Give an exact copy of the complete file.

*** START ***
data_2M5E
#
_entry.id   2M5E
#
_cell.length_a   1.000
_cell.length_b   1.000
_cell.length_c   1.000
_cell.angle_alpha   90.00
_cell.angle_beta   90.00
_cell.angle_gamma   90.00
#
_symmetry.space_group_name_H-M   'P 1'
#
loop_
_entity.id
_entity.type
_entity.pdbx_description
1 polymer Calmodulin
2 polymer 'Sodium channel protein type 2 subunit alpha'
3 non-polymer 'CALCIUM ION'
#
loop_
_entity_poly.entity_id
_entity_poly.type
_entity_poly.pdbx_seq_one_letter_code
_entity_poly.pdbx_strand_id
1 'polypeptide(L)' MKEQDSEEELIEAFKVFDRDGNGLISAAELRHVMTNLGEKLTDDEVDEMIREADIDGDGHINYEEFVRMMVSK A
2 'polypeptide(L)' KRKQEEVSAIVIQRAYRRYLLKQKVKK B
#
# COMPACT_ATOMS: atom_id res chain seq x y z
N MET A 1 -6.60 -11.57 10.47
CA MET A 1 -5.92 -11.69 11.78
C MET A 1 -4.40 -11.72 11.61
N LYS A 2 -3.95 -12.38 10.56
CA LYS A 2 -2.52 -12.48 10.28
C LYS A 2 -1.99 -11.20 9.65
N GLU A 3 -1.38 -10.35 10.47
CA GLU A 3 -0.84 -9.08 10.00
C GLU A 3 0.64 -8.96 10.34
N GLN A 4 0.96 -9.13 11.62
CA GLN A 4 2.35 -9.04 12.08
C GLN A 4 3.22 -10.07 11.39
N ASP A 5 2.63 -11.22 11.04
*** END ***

data_2M5E
#
_entry.id   2M5E
#
_cell.length_a   1.000
_cell.length_b   1.000
_cell.length_c   1.000
_cell.angle_alpha   90.00
_cell.angle_beta   90.00
_cell.angle_gamma   90.00
#
_symmetry.space_group_name_H-M   'P 1'
#
loop_
_entity.id
_entity.type
_entity.pdbx_description
1 polymer Calmodulin
2 polymer 'Sodium channel protein type 2 subunit alpha'
3 non-polymer 'CALCIUM ION'
#
loop_
_entity_poly.entity_id
_entity_poly.type
_entity_poly.pdbx_seq_one_letter_code
_entity_poly.pdbx_strand_id
1 'polypeptide(L)' MKEQDSEEELIEAFKVFDRDGNGLISAAELRHVMTNLGEKLTDDEVDEMIREADIDGDGHINYEEFVRMMVSK A
2 'polypeptide(L)' KRKQEEVSAIVIQRAYRRYLLKQKVKK B
#
# COMPACT_ATOMS: atom_id res chain seq x y z
N MET A 1 -6.60 -11.57 10.47
CA MET A 1 -5.92 -11.69 11.78
C MET A 1 -4.40 -11.72 11.61
N LYS A 2 -3.95 -12.38 10.56
CA LYS A 2 -2.52 -12.48 10.28
C LYS A 2 -1.99 -11.20 9.65
N GLU A 3 -1.38 -10.35 10.47
CA GLU A 3 -0.84 -9.08 10.00
C GLU A 3 0.64 -8.96 10.34
N GLN A 4 0.96 -9.13 11.62
CA GLN A 4 2.35 -9.04 12.08
C GLN A 4 3.22 -10.07 11.39
N ASP A 5 2.63 -11.22 11.04